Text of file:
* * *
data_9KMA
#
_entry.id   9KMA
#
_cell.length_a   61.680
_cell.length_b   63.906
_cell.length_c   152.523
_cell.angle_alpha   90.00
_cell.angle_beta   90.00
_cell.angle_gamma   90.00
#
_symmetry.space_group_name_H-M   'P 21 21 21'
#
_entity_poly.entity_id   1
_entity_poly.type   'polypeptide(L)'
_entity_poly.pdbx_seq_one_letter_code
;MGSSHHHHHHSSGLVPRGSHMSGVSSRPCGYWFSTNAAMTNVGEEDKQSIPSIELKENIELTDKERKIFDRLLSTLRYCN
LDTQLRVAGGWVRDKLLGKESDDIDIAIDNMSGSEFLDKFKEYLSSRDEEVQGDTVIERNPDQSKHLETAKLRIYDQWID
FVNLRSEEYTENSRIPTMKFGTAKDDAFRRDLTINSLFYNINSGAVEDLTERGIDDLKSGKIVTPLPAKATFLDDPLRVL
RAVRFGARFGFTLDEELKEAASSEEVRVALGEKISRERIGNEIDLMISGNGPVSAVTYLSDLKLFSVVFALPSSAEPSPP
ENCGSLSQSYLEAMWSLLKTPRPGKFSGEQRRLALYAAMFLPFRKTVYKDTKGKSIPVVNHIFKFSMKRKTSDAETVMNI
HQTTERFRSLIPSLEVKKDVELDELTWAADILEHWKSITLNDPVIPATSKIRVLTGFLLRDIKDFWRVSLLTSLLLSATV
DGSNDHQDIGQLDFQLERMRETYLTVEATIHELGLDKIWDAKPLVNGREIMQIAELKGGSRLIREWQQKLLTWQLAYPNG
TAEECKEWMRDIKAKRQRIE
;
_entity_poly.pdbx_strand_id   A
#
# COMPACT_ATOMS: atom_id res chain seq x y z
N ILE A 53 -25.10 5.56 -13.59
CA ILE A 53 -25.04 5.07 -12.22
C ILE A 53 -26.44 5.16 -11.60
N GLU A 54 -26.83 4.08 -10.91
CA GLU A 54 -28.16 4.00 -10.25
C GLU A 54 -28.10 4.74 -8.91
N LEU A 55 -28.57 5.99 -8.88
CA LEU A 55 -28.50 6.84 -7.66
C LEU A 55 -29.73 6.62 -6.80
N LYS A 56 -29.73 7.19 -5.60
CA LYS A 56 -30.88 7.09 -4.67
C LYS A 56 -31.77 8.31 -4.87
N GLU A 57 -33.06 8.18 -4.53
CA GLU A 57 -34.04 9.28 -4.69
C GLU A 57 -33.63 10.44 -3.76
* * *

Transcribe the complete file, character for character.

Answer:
data_9KMA
#
_entry.id   9KMA
#
_cell.length_a   61.680
_cell.length_b   63.906
_cell.length_c   152.523
_cell.angle_alpha   90.00
_cell.angle_beta   90.00
_cell.angle_gamma   90.00
#
_symmetry.space_group_name_H-M   'P 21 21 21'
#
_entity_poly.entity_id   1
_entity_poly.type   'polypeptide(L)'
_entity_poly.pdbx_seq_one_letter_code
;MGSSHHHHHHSSGLVPRGSHMSGVSSRPCGYWFSTNAAMTNVGEEDKQSIPSIELKENIELTDKERKIFDRLLSTLRYCN
LDTQLRVAGGWVRDKLLGKESDDIDIAIDNMSGSEFLDKFKEYLSSRDEEVQGDTVIERNPDQSKHLETAKLRIYDQWID
FVNLRSEEYTENSRIPTMKFGTAKDDAFRRDLTINSLFYNINSGAVEDLTERGIDDLKSGKIVTPLPAKATFLDDPLRVL
RAVRFGARFGFTLDEELKEAASSEEVRVALGEKISRERIGNEIDLMISGNGPVSAVTYLSDLKLFSVVFALPSSAEPSPP
ENCGSLSQSYLEAMWSLLKTPRPGKFSGEQRRLALYAAMFLPFRKTVYKDTKGKSIPVVNHIFKFSMKRKTSDAETVMNI
HQTTERFRSLIPSLEVKKDVELDELTWAADILEHWKSITLNDPVIPATSKIRVLTGFLLRDIKDFWRVSLLTSLLLSATV
DGSNDHQDIGQLDFQLERMRETYLTVEATIHELGLDKIWDAKPLVNGREIMQIAELKGGSRLIREWQQKLLTWQLAYPNG
TAEECKEWMRDIKAKRQRIE
;
_entity_poly.pdbx_strand_id   A
#
# COMPACT_ATOMS: atom_id res chain seq x y z
N ILE A 53 -25.10 5.56 -13.59
CA ILE A 53 -25.04 5.07 -12.22
C ILE A 53 -26.44 5.16 -11.60
N GLU A 54 -26.83 4.08 -10.91
CA GLU A 54 -28.16 4.00 -10.25
C GLU A 54 -28.10 4.74 -8.91
N LEU A 55 -28.57 5.99 -8.88
CA LEU A 55 -28.50 6.84 -7.66
C LEU A 55 -29.73 6.62 -6.80
N LYS A 56 -29.73 7.19 -5.60
CA LYS A 56 -30.88 7.09 -4.67
C LYS A 56 -31.77 8.31 -4.87
N GLU A 57 -33.06 8.18 -4.53
CA GLU A 57 -34.04 9.28 -4.69
C GLU A 57 -33.63 10.44 -3.76